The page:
Boarded 1755 Shibu. Almost had one JK.

“1755” stands for 5:55 pm, likely in reference to the train’s departure time from Shibuya Station. Some posters use phrases like “OK JD” to indicate female university students who are being touched but can’t fight back.

”Group groping” with accomplices
The members of our group don’t know each other’s names or background, but we do “group groping.”

On one 2ch message board called “Saikyō Line group gropers,” this “introduction” was posted at the beginning. The MPD is on particular lookout for these cases, where posters call together a group of accomplices by setting a specific train and station at which to meet for group groping.

In July 2007, two male office workers in their 40s were arrested by the MPD for touching a female passenger in her 20s inside a Saikyō Line train.

One man stood in front of the victim while his accomplice stood behind the victim, each touching the victim’s buttocks. After the female passenger called the perpetrators out, the two men were arrested at the scene of the crime, in violation of the Nuisance Prevention Ordinance.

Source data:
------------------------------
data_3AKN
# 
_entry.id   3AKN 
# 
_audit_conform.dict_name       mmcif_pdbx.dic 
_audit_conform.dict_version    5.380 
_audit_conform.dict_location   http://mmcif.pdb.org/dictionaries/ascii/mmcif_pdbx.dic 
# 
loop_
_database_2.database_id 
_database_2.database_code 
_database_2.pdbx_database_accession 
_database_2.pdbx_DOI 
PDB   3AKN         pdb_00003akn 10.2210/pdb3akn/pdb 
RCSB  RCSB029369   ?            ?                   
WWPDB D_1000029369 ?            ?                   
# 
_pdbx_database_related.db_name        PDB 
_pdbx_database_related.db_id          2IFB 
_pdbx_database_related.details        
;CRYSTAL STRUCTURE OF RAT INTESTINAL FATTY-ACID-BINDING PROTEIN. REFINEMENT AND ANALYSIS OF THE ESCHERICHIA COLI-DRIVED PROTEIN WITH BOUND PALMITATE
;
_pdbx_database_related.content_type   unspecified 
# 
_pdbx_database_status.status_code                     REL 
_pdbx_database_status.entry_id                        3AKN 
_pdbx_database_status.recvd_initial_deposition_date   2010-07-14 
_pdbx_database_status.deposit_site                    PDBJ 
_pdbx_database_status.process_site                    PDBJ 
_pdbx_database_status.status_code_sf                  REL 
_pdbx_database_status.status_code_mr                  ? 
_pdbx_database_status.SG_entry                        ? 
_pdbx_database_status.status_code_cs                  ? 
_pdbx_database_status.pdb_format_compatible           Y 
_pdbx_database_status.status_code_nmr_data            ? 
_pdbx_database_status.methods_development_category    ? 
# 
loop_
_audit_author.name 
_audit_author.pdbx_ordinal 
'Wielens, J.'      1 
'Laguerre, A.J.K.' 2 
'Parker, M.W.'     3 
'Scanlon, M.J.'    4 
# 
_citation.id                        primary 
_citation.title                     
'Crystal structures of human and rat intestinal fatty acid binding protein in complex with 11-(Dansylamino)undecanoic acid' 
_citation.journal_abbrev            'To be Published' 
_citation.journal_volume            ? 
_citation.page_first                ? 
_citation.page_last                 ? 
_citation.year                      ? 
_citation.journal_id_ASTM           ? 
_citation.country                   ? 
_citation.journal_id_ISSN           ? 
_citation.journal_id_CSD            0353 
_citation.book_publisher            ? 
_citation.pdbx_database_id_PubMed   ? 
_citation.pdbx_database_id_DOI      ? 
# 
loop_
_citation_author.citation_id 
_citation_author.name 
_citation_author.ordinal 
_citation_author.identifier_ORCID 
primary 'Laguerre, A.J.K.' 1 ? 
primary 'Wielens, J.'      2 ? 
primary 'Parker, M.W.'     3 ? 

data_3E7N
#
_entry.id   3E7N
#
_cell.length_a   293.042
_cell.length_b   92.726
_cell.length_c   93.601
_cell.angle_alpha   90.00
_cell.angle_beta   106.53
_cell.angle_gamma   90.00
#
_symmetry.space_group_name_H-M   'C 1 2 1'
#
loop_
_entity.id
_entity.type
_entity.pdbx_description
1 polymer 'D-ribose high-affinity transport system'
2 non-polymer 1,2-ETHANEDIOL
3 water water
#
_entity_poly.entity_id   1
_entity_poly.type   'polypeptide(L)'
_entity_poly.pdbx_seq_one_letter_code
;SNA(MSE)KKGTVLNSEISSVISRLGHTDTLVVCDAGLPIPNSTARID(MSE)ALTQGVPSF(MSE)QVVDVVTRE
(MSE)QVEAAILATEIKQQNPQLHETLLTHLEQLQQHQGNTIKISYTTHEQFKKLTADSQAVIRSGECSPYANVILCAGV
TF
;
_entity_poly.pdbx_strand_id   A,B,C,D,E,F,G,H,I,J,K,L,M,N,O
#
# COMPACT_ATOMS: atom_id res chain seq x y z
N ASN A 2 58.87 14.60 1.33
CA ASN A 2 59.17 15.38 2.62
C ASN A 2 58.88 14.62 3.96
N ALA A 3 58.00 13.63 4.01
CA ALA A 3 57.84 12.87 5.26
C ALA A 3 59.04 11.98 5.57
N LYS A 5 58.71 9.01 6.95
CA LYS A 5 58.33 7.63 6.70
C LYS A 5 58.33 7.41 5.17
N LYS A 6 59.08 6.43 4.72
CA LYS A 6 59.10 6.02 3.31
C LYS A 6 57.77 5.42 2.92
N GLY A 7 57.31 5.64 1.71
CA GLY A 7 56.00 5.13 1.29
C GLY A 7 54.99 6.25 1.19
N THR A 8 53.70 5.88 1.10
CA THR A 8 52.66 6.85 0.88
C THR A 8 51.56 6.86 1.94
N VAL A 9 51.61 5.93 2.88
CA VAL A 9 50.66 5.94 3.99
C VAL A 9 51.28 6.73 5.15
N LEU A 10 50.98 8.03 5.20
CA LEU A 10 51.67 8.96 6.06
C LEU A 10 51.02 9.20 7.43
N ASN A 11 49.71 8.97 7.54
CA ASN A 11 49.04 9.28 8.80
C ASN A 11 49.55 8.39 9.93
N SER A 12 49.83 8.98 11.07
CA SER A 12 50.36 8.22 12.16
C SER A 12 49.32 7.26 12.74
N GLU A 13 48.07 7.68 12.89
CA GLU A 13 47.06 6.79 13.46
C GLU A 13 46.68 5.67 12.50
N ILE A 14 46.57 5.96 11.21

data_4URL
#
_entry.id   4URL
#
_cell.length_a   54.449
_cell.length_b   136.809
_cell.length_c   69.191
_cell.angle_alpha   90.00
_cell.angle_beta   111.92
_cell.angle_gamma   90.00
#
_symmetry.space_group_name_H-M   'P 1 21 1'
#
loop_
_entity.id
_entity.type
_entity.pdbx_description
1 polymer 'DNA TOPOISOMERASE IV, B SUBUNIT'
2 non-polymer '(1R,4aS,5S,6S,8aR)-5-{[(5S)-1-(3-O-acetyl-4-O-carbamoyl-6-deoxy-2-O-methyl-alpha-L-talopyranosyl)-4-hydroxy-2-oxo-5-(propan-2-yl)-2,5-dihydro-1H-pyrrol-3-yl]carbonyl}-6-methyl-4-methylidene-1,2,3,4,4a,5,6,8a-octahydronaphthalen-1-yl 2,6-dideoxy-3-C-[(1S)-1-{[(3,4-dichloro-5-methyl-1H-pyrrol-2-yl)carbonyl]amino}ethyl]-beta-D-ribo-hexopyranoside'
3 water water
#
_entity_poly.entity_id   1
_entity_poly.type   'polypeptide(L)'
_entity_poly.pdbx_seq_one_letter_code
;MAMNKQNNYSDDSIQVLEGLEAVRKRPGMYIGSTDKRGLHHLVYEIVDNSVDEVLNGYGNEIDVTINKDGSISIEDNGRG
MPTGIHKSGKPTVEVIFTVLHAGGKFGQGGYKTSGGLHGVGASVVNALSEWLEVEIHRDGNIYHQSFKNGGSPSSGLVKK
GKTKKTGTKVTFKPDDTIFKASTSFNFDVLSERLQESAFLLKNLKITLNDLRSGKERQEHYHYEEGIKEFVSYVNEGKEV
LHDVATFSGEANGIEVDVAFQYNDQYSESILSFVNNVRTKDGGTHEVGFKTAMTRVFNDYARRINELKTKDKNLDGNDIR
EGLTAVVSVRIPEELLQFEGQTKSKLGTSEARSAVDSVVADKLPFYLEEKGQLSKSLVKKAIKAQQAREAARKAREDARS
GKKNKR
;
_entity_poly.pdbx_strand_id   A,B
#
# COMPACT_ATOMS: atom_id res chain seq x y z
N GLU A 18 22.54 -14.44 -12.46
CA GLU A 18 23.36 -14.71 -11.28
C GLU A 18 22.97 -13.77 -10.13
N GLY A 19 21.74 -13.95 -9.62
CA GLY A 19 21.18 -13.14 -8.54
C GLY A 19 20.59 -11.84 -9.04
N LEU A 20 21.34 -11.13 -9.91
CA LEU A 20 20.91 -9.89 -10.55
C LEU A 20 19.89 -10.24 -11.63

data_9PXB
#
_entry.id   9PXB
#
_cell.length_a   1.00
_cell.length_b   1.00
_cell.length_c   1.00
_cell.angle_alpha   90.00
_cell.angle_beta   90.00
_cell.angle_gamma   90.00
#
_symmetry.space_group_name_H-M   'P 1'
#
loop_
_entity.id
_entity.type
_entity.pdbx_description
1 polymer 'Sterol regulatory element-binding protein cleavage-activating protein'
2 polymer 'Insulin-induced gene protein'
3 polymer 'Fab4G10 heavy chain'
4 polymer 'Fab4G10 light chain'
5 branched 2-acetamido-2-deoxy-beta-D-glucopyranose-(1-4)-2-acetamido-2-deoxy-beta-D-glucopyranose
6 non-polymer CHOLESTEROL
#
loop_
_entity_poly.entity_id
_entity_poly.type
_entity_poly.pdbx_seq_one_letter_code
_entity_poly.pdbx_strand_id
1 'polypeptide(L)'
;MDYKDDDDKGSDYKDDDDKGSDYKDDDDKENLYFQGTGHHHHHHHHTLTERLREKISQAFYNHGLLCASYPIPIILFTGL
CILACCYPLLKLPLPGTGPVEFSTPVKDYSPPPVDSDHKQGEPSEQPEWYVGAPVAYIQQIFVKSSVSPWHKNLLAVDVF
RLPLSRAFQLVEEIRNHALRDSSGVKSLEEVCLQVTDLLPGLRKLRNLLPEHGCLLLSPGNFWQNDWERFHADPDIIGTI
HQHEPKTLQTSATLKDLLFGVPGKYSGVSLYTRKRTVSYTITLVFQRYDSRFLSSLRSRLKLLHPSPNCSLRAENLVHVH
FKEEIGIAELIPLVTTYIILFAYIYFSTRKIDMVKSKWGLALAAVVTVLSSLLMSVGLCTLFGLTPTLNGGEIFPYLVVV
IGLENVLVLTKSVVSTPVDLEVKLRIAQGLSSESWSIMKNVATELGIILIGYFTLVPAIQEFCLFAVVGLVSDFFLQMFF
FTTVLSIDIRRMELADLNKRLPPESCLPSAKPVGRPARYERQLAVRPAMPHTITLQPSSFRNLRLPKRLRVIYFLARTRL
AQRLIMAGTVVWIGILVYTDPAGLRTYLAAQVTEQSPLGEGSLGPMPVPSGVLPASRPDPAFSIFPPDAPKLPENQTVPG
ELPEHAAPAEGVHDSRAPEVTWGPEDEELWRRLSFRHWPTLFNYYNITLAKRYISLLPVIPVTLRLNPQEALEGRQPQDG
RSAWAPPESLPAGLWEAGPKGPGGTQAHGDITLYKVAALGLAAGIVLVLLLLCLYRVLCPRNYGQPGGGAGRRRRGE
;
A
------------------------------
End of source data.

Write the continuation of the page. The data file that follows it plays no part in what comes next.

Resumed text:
The man who had stood behind the victim said, “After I saw several people surrounding one woman, I figured the women didn’t mind much.”

Top detectives in the MPD believe there is a high probability that the posts on message boards calling for group groping lead to actual incidents, but because accomplices don’t actually consult each other beforehand, proving complicity is difficult. The two men arrested did not know each other.

How effective are countermeasures?
Faced with the situation, the MPD has stepped up its strategy against groping through a special campaign starting in mid-September called “STOP Groping!”

Starting with the Saikyō Line, a total of nine lines including the Yamanote Line and Chūō Line have been identified as “special alert lines,” with the MPD stepping up patrols of major stations along these lines. According to the MPD, “the eyes of pickpockets and gropers move similarly,” leading the MPD to deploy detectives specializing in pickpockets, as well as send plain-clothes officers inside trains. During the five-day campaign, a total of 31 cases of groping were identified.